Community partnerships bring smiles to area children

By: Tina Bryson

ONEIDA, Tenn. – For over a decade, Operation Sharing Tennessee (OST) has been working to distribute goods to local schools, food banks, churches, and other nonprofits. During the COVID-19 crisis, OST has received two refrigerated trucks full of food through their partnership with Christian Appalachian Project’s (CAP) Operation Sharing in Paintsville, Kentucky.  

“Those truckloads contained items like lunchables and cheese which we provided to two of our local school systems and three food banks,” said Dawn Ellis, manager of Operation Sharing Tennessee. “The school systems were providing two meals a day to children while the schools are closed. Our partnership with CAP helps us provide support to other community organizations who then can get it into the hands of children and families in need.”

COVID-19 impacted the community just like all small Appalachian counties. Many had to rely on the help of others and organization like OST and CAP to be able to make ends meet.

“We have been partners with OST since the beginning, so we know the good work they do in making sure that the community gets what it needs,” said Ben Ridner, manager of Operation Sharing in Corbin, Kentucky. “We know that so many small communities have been hit extra hard with schools and businesses impacted by shutdowns. CAP’s partnership with Feed the Children allows us to receive donations from corporations like McDonalds and Oscar Mayer. We are glad to know that we can help in making the burden a little lighter to families trying to put food on the table.”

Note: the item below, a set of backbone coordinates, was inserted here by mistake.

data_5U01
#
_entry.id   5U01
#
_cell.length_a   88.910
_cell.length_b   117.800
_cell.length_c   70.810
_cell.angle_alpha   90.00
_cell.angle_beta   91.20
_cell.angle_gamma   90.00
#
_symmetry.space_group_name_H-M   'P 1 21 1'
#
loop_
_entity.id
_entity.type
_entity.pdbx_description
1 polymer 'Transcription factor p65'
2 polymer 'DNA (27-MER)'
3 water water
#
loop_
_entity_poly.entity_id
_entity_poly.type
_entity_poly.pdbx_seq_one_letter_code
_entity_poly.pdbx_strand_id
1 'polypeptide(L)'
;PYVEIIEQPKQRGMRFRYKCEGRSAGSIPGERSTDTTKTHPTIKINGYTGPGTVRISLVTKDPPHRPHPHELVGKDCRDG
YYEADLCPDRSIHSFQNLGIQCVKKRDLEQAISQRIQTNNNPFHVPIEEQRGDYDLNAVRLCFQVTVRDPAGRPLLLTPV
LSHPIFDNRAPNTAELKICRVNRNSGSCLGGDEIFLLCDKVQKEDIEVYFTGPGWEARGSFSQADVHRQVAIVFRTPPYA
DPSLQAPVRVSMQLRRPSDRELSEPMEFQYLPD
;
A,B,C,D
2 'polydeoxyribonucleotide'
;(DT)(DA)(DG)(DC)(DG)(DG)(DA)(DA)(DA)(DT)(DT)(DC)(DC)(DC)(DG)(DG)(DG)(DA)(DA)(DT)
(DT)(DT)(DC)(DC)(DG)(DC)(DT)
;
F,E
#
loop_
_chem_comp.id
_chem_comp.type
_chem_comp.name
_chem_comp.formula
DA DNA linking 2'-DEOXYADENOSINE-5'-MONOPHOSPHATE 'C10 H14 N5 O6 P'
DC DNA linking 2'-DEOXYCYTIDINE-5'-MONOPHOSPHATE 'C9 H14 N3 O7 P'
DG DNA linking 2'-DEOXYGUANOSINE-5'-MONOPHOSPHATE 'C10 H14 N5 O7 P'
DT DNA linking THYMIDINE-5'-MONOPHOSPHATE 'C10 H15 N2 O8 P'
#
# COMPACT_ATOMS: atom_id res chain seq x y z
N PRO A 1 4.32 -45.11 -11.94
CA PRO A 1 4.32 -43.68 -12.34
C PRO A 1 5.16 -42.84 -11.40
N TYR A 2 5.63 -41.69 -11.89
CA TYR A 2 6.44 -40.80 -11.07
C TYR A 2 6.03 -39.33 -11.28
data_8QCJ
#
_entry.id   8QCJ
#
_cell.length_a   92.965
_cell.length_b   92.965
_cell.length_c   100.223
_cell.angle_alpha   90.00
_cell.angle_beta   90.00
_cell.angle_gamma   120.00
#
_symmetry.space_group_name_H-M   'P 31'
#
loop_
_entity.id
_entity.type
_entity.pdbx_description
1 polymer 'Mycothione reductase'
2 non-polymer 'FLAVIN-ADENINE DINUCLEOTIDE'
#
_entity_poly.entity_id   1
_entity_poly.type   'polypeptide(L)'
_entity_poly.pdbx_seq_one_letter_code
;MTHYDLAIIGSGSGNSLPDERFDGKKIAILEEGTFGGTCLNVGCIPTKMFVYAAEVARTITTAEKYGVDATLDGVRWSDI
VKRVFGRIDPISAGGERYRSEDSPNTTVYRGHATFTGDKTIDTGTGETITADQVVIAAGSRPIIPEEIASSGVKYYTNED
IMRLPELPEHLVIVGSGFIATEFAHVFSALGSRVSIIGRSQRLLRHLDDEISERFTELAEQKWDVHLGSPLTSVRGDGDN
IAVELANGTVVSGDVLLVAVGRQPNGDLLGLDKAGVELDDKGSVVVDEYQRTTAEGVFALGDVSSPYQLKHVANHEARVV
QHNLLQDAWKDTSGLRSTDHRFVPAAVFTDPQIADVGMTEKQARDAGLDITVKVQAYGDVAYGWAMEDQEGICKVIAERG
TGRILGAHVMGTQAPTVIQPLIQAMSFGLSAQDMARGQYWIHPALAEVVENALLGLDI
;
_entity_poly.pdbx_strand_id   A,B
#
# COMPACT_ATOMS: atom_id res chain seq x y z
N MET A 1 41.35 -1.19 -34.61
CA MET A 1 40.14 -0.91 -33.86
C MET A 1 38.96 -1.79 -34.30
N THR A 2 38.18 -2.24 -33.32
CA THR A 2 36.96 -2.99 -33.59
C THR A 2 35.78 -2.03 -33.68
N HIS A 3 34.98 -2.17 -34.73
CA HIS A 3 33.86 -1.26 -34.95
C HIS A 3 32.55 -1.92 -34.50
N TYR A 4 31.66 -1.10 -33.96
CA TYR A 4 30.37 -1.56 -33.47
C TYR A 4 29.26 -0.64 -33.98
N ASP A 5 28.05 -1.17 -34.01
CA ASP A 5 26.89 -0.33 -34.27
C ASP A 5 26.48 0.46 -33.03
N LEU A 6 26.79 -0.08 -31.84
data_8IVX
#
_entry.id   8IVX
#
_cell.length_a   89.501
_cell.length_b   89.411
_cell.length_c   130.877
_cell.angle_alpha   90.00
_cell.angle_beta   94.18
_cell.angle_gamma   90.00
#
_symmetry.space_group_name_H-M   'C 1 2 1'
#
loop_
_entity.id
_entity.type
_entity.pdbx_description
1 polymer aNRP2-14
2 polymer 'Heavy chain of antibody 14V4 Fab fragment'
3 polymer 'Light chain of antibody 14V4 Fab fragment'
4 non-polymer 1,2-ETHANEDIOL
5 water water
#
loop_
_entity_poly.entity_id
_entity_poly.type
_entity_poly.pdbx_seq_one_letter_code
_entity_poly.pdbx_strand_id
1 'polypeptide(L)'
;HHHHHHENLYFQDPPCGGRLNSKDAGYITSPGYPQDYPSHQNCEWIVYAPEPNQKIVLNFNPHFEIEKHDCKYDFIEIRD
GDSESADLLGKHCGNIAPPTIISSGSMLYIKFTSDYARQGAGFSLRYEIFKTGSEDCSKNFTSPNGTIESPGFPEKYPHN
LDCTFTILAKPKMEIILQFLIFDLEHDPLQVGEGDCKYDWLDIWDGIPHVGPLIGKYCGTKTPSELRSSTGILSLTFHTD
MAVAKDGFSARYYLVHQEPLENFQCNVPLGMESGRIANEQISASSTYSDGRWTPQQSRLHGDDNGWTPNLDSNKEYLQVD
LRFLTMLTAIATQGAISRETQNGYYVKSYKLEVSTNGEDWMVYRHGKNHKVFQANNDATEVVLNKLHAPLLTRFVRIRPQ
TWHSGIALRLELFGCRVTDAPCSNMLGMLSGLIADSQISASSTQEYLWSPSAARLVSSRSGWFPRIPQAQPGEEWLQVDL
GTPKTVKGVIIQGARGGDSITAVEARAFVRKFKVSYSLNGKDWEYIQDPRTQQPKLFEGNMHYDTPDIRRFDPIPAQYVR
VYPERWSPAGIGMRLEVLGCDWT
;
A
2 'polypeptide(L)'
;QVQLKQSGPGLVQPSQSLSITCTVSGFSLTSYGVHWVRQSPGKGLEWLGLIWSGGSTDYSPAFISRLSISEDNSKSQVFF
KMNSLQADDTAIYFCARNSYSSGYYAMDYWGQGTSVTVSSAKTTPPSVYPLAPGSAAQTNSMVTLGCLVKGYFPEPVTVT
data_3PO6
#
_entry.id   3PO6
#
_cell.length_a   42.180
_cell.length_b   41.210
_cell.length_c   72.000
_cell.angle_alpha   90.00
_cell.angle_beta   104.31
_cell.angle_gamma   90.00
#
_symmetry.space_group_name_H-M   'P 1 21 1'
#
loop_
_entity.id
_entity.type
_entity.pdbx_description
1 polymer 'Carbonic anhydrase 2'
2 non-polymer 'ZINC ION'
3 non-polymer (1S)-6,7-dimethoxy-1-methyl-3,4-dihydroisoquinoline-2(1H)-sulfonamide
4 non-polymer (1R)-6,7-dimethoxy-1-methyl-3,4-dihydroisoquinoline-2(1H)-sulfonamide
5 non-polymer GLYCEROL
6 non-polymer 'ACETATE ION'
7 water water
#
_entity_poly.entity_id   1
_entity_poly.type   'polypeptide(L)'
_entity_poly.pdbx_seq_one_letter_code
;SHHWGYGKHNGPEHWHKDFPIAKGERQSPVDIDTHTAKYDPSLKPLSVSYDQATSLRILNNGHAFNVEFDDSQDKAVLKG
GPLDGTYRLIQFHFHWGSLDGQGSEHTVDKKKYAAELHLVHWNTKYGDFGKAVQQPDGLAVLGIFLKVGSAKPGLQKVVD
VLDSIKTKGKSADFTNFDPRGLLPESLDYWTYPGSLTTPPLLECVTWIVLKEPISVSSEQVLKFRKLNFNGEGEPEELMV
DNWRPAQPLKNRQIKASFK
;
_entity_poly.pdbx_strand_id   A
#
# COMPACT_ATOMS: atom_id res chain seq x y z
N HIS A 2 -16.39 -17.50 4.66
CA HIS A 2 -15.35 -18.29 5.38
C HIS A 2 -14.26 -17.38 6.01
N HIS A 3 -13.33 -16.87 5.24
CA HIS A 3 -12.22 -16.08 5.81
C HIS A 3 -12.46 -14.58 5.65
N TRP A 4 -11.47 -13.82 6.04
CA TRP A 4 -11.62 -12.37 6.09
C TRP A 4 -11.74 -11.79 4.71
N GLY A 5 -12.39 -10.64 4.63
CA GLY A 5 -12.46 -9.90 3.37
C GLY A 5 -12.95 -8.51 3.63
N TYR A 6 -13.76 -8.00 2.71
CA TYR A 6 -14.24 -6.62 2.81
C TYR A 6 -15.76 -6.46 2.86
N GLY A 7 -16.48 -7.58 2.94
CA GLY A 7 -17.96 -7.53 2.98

Ellis knows that she has a solid network of support right in the community as well. Appalachian Life Quality Initiative (ALQI), also a staple in the area, worked with OST to distribute toys and candy to local children.  

“We know that these uncertain times can be especially difficult for children, so the tractor trailer filled with toys and candy was intended to bring joy into their lives,” Ellis said. “The local schools added some with their daily meal drop off to students as an extra treat, and Clinch Powell Head Start made special deliveries to the homes of their students. The Boys and Girls Club of the Cumberland Plateau also were helped with this donation. We wanted to make sure that we brought as many smiles as we could to our children.”

Last month, OST and ALQI worked together to provide drive thru giveaways. Many people were laid off from their jobs and unemployment benefits had not started. At one drive thru event, more than 400 cars came through the line.  

“Partners like OST are getting calls daily from families and seniors needing food and other essential items like hand soap, hand sanitizer, diapers, and cleaning supplies. We work with our partners to provide things that the community may be having trouble finding in their local stores, or maybe can’t afford because of the shutdown,” Ridner said. “We are glad to help.”

Nonprofits are working together as well as churches, schools, and senior centers to meet the increasing needs of the community as states slowly start to reopen.  

“We are very blessed to partner with CAP,” Ellis said. “Without Operation Sharing we could not have stayed open during COVID-19 and would not have been able to help hundreds of families. We were only considered essential as long as we had food, drinks, toiletries and such to serve the community. Brian and his team made sure we had what we needed.”

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